Domestic manufacturer Southwire founded Sural in 1975 as a joint venture with a Venezuelan firm. Southwire helped Sural enter the U.S. market in 1984 and 1985. Southwire itself purchased much of Sural's U.S. imports in 1984-85. Suramerica, 818 F.Supp. at 368. Southwire advised Sural during this period on making sales in the United States. Id. The relationship soured, however, and Southwire sold its interest in Sural in 1985. Id. at 369.
In 1987 Southwire petitioned the International Trade Administration (ITA) and ITC to impose countervailing and antidumping duties on Venezuelan EC rod imports. Id. at 352. ITA determined that the Venezuelan industry enjoyed government subsidies, and sold EC rod in the United States at less than fair value (LTFV). Certain Elec. Conductor Alum. Redraw Rod from Venez., 53 Fed.Reg. 24,763 (Dep't Comm.1988) (final affirmative countervailing duty determination) (Subsidy Report ); Certain Elec. Conductor Alum. Redraw Rod from Venez., 53 Fed.Reg. 24,755 (Dep't Comm.1988) (final determination of sales at LTFV).
ITC then investigated whether Venezuelan imports materially injured or posed a threat of material injury to a domestic industry. As part of its investigation, ITC sent a questionnaire to domestic EC rod industry members and other interested parties. The questionnaire asked each producer to check one of three boxes: supports the petitions; opposes the petitions; or does not want to take a position on the petitions.
None of the industry members checked the support box. One industry member, Alcoa, expressed opposition. Suramerica, 818 F.Supp. at 361. The others refused to take a position. Id. at 363. None have experienced or expect negative effects on their EC rod business from Venezuelan imports. See id. at 366. Other interested parties expressed opposition to the petitions, including General Electric Company, the Aluminum Trade Council, and the Aluminum Brick and Glass Workers Union. Id. at 361.
Some industry members expressed additional views on the petitions in private statements ITC withheld from the Venezuelan producers. In some instances, these additional views clarified a producer's reasons for withholding support from the petitions.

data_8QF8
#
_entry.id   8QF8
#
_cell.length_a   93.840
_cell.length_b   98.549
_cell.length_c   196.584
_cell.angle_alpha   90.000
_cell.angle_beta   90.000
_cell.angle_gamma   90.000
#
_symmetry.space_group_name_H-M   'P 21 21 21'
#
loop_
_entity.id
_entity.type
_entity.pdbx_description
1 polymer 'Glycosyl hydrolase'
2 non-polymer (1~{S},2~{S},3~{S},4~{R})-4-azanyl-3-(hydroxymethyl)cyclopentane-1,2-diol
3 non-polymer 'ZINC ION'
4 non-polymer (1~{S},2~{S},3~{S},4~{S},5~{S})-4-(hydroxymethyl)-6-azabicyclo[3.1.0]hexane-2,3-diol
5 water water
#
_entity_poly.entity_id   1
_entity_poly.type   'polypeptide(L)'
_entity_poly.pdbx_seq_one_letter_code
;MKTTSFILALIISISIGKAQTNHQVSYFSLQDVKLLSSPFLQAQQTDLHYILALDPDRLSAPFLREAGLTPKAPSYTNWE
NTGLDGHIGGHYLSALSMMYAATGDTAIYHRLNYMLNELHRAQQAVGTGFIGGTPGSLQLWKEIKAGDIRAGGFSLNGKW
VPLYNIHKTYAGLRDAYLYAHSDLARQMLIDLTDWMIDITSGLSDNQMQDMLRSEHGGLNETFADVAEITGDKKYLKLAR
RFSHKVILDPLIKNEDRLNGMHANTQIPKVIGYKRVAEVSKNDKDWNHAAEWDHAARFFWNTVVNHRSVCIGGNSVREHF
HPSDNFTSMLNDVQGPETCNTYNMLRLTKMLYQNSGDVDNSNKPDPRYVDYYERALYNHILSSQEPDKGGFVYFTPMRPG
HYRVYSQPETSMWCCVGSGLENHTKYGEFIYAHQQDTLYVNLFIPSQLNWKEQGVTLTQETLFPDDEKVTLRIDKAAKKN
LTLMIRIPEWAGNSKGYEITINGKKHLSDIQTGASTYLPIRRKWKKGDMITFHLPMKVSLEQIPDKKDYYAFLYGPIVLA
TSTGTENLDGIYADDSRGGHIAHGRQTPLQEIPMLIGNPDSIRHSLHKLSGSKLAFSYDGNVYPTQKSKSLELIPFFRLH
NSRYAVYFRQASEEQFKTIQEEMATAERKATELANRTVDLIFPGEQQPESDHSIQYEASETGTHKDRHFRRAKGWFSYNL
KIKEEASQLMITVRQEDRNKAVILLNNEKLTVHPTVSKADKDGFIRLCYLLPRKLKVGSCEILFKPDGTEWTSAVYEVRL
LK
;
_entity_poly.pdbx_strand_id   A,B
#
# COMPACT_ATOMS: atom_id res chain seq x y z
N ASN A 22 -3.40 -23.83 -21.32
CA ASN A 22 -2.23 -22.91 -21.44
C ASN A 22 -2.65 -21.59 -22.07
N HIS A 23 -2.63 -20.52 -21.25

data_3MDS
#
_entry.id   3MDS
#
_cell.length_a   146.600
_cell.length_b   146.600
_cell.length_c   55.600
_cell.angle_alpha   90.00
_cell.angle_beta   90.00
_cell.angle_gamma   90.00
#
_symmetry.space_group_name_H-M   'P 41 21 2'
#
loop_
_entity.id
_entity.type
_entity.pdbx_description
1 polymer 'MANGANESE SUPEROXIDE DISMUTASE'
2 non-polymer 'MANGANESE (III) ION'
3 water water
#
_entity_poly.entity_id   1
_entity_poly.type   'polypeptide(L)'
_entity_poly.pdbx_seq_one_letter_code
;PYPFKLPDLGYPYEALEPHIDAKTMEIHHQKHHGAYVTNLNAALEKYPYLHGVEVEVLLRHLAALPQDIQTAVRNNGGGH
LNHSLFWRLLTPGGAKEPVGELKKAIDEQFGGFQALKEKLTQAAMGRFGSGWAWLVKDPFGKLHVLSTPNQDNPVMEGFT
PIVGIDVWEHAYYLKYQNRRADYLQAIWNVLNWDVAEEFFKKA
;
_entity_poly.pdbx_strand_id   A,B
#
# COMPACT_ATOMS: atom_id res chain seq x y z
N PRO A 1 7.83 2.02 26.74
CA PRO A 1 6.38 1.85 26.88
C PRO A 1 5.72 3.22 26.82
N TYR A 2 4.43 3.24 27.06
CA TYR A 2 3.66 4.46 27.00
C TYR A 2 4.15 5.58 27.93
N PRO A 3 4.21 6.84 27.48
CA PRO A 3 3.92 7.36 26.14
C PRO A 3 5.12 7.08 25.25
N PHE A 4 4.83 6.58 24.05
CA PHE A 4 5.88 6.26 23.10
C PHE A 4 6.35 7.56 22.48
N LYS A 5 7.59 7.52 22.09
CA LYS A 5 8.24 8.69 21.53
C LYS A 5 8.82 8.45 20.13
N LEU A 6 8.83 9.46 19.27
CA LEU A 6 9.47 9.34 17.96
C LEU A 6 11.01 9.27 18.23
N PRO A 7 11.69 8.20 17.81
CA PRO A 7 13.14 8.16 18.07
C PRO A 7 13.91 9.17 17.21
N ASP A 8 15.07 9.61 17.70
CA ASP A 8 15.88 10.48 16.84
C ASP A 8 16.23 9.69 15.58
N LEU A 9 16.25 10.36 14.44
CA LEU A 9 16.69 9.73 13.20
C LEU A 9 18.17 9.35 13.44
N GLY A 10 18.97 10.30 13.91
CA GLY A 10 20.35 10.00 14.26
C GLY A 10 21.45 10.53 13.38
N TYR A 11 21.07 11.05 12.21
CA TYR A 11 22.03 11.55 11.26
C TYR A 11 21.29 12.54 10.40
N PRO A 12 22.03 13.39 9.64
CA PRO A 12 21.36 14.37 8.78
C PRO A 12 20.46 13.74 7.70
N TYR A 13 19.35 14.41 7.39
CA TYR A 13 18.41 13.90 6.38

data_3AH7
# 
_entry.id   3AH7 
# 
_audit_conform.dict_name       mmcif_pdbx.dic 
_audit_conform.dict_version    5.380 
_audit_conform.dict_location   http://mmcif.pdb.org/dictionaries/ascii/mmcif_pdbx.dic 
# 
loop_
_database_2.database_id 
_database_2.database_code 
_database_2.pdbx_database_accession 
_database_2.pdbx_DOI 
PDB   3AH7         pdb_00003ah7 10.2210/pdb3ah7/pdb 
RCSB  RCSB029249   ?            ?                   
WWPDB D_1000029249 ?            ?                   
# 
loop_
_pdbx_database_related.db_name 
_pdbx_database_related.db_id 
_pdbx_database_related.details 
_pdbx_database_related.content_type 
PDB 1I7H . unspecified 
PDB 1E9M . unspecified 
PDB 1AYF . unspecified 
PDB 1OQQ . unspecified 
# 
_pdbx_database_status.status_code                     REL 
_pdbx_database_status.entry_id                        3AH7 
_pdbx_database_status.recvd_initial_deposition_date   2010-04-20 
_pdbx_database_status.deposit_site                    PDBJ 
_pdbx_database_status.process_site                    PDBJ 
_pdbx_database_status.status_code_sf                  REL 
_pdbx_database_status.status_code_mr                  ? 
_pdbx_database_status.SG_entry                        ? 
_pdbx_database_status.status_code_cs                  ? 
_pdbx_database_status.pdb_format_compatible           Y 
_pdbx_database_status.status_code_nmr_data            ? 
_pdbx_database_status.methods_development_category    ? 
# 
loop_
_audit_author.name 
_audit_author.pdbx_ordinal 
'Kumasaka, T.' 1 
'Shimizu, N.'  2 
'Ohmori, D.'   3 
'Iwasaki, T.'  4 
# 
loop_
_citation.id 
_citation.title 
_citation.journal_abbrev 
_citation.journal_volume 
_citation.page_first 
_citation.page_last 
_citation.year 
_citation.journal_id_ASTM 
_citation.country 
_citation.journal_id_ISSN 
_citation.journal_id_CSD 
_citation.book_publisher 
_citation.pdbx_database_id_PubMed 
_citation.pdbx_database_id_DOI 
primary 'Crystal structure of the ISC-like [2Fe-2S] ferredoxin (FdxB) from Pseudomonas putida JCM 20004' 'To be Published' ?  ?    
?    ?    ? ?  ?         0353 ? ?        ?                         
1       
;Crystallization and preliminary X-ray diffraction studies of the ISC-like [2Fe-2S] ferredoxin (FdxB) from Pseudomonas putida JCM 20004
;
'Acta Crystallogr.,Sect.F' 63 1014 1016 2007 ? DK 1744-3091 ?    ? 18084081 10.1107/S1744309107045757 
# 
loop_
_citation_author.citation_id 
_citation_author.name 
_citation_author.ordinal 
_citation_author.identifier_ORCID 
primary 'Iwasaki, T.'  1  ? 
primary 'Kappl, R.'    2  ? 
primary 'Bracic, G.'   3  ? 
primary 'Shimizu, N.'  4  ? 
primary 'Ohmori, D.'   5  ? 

The ITC staff did not compare the prices of EC rod produced by vertically integrated producers with Venezuelan imports. Based on the limited volume of remaining domestic sales, the ITC staff found that Venezuelan rod was cheaper than domestic rod in five of nine quarterly price comparisons, and more expensive in the other four. Suramerica, 818 F.Supp. at 357-58.
Nonetheless ITC found that the domestic industry is vulnerable to EC rod imports. Certain Elec. Conductor Alum. Redraw Rod from Venez., Nos. 701-TA-287, 731-TA-378, 1988 ITC LEXIS 64, at * 13 (Available on WESTLAW FINT-ITC data base) (Int'l Trade Comm'n Aug. 1988) (final determination) (Threat Determination ). ITC also found that Venezuelan imports pose a threat of material injury under the factors specifically enumerated in 19 U.S.C. Sec. 1677(7)(F)(i) (1988). Threat Determination at * 13-21.
The Court of International Trade reversed. Suramericana de Aleaciones Laminadas, C.A. v. United States, 746 F.Supp. 139, 141 (Ct.Int'l Trade 1990). The court reasoned that, without industry support, Southwire did not have standing to bring the petitions "on behalf of" the domestic industry. Id. On appeal, this court held that ITA had discretion to initiate an investigation in response to a petition from an interested party who alleged that it was filed on behalf of an industry, without necessarily determining first that it was affirmatively supported by a majority or some other specified number of the domestic industry. Suramerica de Aleaciones Laminadas, C.A. v. United States, 966 F.2d 660, 667, --- Fed.Cir. (T) ----, ---- (Fed.Cir.1992) (Suramerica-CAFC ).
On remand, the Court of International Trade held on the merits that substantial evidence did not support ITC's threat determination. Suramerica, 818 F.Supp. at 375. The court reasoned that the domestic industry was healthy, and that comparison to 1984 was inappropriate because that year represented a cyclical high for the industry. Id. at 356-57, 370. The court also evaluated the factors enumerated in section 1677(7)(F)(i) for threat determinations, together with other factors such as the lack of domestic industry support and Southwire's past relationship with Sural. Id. at 357-75. The court remanded for ITC to rescind its determination or explain how substantial evidence supports it. Id. at 375.
Southwire and ITC appealed to this court, which dismissed the appeals as unripe. Suramerica de Aleaciones Laminadas, C.A. v. United...